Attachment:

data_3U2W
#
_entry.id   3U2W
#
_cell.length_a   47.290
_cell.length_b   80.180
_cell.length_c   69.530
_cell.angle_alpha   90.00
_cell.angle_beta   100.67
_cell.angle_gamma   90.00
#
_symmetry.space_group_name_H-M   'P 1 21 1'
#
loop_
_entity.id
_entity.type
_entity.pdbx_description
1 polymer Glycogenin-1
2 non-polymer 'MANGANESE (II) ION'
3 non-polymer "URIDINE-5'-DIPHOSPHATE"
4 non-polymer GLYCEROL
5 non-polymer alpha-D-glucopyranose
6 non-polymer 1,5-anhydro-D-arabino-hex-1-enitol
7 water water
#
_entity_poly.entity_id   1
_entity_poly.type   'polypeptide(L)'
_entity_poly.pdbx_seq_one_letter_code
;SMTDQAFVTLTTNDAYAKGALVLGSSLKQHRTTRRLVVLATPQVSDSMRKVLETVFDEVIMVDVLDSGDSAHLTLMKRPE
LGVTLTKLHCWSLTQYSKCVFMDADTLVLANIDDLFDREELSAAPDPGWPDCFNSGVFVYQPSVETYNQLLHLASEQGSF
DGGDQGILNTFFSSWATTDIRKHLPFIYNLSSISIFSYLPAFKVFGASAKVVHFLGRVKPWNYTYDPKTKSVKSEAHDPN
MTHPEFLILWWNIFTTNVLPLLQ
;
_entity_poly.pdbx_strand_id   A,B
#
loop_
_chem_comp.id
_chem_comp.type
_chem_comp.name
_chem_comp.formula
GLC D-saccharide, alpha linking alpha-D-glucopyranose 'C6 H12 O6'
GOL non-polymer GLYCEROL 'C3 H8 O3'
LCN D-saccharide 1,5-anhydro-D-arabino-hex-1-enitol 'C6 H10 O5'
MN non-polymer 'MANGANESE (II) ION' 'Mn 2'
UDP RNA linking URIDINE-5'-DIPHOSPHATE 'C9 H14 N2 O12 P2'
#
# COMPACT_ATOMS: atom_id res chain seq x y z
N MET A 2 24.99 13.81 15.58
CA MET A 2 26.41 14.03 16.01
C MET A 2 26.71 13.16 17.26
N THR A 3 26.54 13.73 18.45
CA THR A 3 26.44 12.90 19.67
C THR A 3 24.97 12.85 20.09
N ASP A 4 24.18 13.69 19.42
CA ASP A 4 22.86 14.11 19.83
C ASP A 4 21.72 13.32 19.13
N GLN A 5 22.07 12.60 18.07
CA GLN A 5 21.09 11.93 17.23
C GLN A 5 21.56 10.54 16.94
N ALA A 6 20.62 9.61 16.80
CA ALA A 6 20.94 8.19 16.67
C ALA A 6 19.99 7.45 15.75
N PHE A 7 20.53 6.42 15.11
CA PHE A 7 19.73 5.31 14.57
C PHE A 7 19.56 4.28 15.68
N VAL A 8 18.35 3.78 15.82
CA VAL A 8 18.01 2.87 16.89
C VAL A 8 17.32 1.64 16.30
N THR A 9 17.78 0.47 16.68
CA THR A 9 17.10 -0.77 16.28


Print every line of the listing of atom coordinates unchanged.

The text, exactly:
data_3U2W
#
_entry.id   3U2W
#
_cell.length_a   47.290
_cell.length_b   80.180
_cell.length_c   69.530
_cell.angle_alpha   90.00
_cell.angle_beta   100.67
_cell.angle_gamma   90.00
#
_symmetry.space_group_name_H-M   'P 1 21 1'
#
loop_
_entity.id
_entity.type
_entity.pdbx_description
1 polymer Glycogenin-1
2 non-polymer 'MANGANESE (II) ION'
3 non-polymer "URIDINE-5'-DIPHOSPHATE"
4 non-polymer GLYCEROL
5 non-polymer alpha-D-glucopyranose
6 non-polymer 1,5-anhydro-D-arabino-hex-1-enitol
7 water water
#
_entity_poly.entity_id   1
_entity_poly.type   'polypeptide(L)'
_entity_poly.pdbx_seq_one_letter_code
;SMTDQAFVTLTTNDAYAKGALVLGSSLKQHRTTRRLVVLATPQVSDSMRKVLETVFDEVIMVDVLDSGDSAHLTLMKRPE
LGVTLTKLHCWSLTQYSKCVFMDADTLVLANIDDLFDREELSAAPDPGWPDCFNSGVFVYQPSVETYNQLLHLASEQGSF
DGGDQGILNTFFSSWATTDIRKHLPFIYNLSSISIFSYLPAFKVFGASAKVVHFLGRVKPWNYTYDPKTKSVKSEAHDPN
MTHPEFLILWWNIFTTNVLPLLQ
;
_entity_poly.pdbx_strand_id   A,B
#
loop_
_chem_comp.id
_chem_comp.type
_chem_comp.name
_chem_comp.formula
GLC D-saccharide, alpha linking alpha-D-glucopyranose 'C6 H12 O6'
GOL non-polymer GLYCEROL 'C3 H8 O3'
LCN D-saccharide 1,5-anhydro-D-arabino-hex-1-enitol 'C6 H10 O5'
MN non-polymer 'MANGANESE (II) ION' 'Mn 2'
UDP RNA linking URIDINE-5'-DIPHOSPHATE 'C9 H14 N2 O12 P2'
#
# COMPACT_ATOMS: atom_id res chain seq x y z
N MET A 2 24.99 13.81 15.58
CA MET A 2 26.41 14.03 16.01
C MET A 2 26.71 13.16 17.26
N THR A 3 26.54 13.73 18.45
CA THR A 3 26.44 12.90 19.67
C THR A 3 24.97 12.85 20.09
N ASP A 4 24.18 13.69 19.42
CA ASP A 4 22.86 14.11 19.83
C ASP A 4 21.72 13.32 19.13
N GLN A 5 22.07 12.60 18.07
CA GLN A 5 21.09 11.93 17.23
C GLN A 5 21.56 10.54 16.94
N ALA A 6 20.62 9.61 16.80
CA ALA A 6 20.94 8.19 16.67
C ALA A 6 19.99 7.45 15.75
N PHE A 7 20.53 6.42 15.11
CA PHE A 7 19.73 5.31 14.57
C PHE A 7 19.56 4.28 15.68
N VAL A 8 18.35 3.78 15.82
CA VAL A 8 18.01 2.87 16.89
C VAL A 8 17.32 1.64 16.30
N THR A 9 17.78 0.47 16.68
CA THR A 9 17.10 -0.77 16.28